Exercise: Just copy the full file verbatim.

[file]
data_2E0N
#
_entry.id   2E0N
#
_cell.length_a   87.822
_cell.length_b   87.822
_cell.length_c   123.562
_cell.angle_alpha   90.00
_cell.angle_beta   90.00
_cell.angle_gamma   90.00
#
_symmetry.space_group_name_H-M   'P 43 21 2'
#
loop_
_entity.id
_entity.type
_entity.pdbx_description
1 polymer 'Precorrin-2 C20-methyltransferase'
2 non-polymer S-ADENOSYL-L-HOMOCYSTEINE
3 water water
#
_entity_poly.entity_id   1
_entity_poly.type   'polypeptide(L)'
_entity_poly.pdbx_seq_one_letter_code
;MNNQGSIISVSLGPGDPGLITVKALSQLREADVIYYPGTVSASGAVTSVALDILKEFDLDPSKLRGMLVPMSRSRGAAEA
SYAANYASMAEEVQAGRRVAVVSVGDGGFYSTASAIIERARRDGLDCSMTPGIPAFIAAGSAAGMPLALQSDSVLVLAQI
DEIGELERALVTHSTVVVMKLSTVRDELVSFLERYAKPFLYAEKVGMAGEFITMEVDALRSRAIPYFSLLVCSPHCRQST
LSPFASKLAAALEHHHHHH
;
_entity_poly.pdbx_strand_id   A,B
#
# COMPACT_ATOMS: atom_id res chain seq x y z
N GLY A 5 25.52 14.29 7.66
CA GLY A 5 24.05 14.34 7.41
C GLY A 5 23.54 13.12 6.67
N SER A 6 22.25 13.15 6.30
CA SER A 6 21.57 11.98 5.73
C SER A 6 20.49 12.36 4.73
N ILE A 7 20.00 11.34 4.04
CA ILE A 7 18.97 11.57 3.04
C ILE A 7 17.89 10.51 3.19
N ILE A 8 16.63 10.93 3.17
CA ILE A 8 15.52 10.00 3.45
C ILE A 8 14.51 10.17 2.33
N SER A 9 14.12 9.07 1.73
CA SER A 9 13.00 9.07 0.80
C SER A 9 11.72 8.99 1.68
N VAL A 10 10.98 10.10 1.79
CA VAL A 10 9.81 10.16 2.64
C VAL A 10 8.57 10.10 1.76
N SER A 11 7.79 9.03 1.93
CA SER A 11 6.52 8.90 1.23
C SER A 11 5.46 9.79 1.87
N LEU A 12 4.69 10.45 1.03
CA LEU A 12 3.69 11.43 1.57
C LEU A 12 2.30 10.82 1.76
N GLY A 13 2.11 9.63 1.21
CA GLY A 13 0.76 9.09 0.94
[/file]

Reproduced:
data_2E0N
#
_entry.id   2E0N
#
_cell.length_a   87.822
_cell.length_b   87.822
_cell.length_c   123.562
_cell.angle_alpha   90.00
_cell.angle_beta   90.00
_cell.angle_gamma   90.00
#
_symmetry.space_group_name_H-M   'P 43 21 2'
#
loop_
_entity.id
_entity.type
_entity.pdbx_description
1 polymer 'Precorrin-2 C20-methyltransferase'
2 non-polymer S-ADENOSYL-L-HOMOCYSTEINE
3 water water
#
_entity_poly.entity_id   1
_entity_poly.type   'polypeptide(L)'
_entity_poly.pdbx_seq_one_letter_code
;MNNQGSIISVSLGPGDPGLITVKALSQLREADVIYYPGTVSASGAVTSVALDILKEFDLDPSKLRGMLVPMSRSRGAAEA
SYAANYASMAEEVQAGRRVAVVSVGDGGFYSTASAIIERARRDGLDCSMTPGIPAFIAAGSAAGMPLALQSDSVLVLAQI
DEIGELERALVTHSTVVVMKLSTVRDELVSFLERYAKPFLYAEKVGMAGEFITMEVDALRSRAIPYFSLLVCSPHCRQST
LSPFASKLAAALEHHHHHH
;
_entity_poly.pdbx_strand_id   A,B
#
# COMPACT_ATOMS: atom_id res chain seq x y z
N GLY A 5 25.52 14.29 7.66
CA GLY A 5 24.05 14.34 7.41
C GLY A 5 23.54 13.12 6.67
N SER A 6 22.25 13.15 6.30
CA SER A 6 21.57 11.98 5.73
C SER A 6 20.49 12.36 4.73
N ILE A 7 20.00 11.34 4.04
CA ILE A 7 18.97 11.57 3.04
C ILE A 7 17.89 10.51 3.19
N ILE A 8 16.63 10.93 3.17
CA ILE A 8 15.52 10.00 3.45
C ILE A 8 14.51 10.17 2.33
N SER A 9 14.12 9.07 1.73
CA SER A 9 13.00 9.07 0.80
C SER A 9 11.72 8.99 1.68
N VAL A 10 10.98 10.10 1.79
CA VAL A 10 9.81 10.16 2.64
C VAL A 10 8.57 10.10 1.76
N SER A 11 7.79 9.03 1.93
CA SER A 11 6.52 8.90 1.23
C SER A 11 5.46 9.79 1.87
N LEU A 12 4.69 10.45 1.03
CA LEU A 12 3.69 11.43 1.57
C LEU A 12 2.30 10.82 1.76
N GLY A 13 2.11 9.63 1.21
CA GLY A 13 0.76 9.09 0.94